Flowers for Nurses Week

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Florence Nightingale, the founder of modern nursing, was born on May 12, 1820. National Nurses Week, begins May 6 and ends on her birthday. It is an annual celebration honoring the men and women in the nursing profession. When you're giving flowers to a nurse during National Nurses Week, select flowers according to their traditional meanings. Floriography, which assigns specific meanings to flowers, was popular during the Victorian era. You can use the same language of flowers today. When you're preparing to give your flowers to the favorite nurse in your life, tell the recipient what they mean.

Cheerful

  • For the nurse who is always in good spirits, the coreopsis, a sunny-looking flower used in borders and flower beds, means “always cheerful.” The crocus, a lovely bulb, says “cheerfulness.” The yellow tulip expresses a similar sentiment: "There’s sunshine in your smile.”

Thankful

  • When expressing thanks to to your favorite nurse, send a bouquet of mature roses, which mean gratitude. Hydrangea says, “Thank you for understanding." Take care with this plant, though, because, like other flowers, it can have more than one meaning. Hydrangea can also convey frigidity and heartlessness. To express admiration, send red carnations or lavender-colored heather, which can also mean solitude.

Dancing

  • If you have recovered from an illness or surgery and are now back on your feet, send the nurse who tended you wisteria, which say, "Will you dance with me?" It is a playful reminder that your nurse did a good job of caring for you, and you are now healthy. If you are simply grateful for the nurse’s friendship, iris says, “Your friendship means so much to me.” Iris also expresses faith and hope.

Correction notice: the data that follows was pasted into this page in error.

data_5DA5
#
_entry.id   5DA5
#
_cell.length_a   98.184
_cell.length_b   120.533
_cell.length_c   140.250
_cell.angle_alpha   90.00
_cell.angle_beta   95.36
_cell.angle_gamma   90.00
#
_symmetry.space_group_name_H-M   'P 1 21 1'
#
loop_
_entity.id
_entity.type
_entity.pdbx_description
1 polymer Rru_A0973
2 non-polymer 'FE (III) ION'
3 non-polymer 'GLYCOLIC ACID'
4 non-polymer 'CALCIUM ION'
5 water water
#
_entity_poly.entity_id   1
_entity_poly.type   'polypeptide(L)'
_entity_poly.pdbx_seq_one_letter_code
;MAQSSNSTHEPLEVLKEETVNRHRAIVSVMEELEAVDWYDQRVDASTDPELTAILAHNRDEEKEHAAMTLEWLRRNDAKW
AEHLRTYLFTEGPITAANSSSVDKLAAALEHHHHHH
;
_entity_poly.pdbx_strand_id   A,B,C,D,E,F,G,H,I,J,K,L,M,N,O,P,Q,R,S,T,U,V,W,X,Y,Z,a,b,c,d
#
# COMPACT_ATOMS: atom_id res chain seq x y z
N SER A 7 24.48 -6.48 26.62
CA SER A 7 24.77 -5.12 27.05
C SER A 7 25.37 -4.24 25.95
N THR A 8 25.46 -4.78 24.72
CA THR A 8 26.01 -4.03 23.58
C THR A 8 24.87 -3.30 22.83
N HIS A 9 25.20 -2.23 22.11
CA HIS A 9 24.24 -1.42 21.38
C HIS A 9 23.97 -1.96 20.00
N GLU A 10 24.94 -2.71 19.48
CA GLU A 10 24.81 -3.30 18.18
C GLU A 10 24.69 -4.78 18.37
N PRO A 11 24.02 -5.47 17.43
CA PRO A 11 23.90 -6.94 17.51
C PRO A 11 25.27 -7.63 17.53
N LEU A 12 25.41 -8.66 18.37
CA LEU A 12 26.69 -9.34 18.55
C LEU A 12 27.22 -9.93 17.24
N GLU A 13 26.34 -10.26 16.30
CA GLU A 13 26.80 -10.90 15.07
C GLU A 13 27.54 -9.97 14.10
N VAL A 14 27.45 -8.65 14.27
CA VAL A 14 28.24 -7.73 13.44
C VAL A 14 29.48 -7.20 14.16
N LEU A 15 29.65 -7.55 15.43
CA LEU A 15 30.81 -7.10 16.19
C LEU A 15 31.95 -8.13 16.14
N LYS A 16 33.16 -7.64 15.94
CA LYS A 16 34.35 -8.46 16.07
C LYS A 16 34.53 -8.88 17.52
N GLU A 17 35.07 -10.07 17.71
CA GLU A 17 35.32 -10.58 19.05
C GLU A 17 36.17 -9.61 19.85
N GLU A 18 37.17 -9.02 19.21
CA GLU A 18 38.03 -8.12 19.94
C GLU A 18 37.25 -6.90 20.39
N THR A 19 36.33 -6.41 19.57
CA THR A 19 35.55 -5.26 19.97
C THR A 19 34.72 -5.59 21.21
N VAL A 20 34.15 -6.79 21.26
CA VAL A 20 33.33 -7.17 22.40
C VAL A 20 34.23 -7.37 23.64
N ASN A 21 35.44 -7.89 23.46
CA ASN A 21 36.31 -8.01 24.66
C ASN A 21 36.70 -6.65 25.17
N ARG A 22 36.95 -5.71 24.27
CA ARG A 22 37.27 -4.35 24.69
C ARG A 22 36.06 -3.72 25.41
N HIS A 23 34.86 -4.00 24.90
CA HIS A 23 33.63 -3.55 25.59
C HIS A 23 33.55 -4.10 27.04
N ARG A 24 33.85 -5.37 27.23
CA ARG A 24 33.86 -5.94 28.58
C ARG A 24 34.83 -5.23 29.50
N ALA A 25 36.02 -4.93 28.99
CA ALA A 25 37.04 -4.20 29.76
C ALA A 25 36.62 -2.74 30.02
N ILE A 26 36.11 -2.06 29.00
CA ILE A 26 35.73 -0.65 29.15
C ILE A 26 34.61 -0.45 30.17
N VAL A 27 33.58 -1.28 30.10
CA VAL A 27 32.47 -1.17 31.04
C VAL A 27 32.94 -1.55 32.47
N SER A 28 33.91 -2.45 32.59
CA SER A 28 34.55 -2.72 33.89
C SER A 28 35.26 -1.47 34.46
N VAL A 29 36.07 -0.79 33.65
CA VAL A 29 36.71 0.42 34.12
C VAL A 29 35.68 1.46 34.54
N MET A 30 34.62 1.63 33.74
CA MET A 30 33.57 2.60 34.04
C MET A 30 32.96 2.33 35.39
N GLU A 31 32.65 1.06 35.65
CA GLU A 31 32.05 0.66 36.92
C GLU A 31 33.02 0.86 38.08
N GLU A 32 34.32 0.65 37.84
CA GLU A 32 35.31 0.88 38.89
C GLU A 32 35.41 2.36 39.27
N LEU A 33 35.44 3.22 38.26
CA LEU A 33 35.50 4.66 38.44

Remembering

  • Let the nurse know you will always remember her. Perhaps she tended someone you cared for, such as a parent or another love one. The tea rose says, “I’ll always remember you,” while the pink carnation says, "I’ll never forget you.” Perhaps the person she cared for has passed on, and it is a loss you share. A bouquet of mixed zinnia says you are thinking of an absent friend.

Sentiments

  • For the nurse who has survived her own challenges, send a flowering cactus, which represents endurance. To wish the nurse a good National Nurse’s Week, send bells-of-Ireland, which convey luck. White zinnias convey goodness, while the scarlet zinnia expresses constancy, a suitable sentiment for the nurse who is ever constant and reliable.

Love

  • If the nurse is your significant other, send flowers that express love. These include the red rose, the red tulip, the red chrysanthemum, the daisy and the orchid.

References

  • Photo Credit Dougal Waters/Digital Vision/Getty Images
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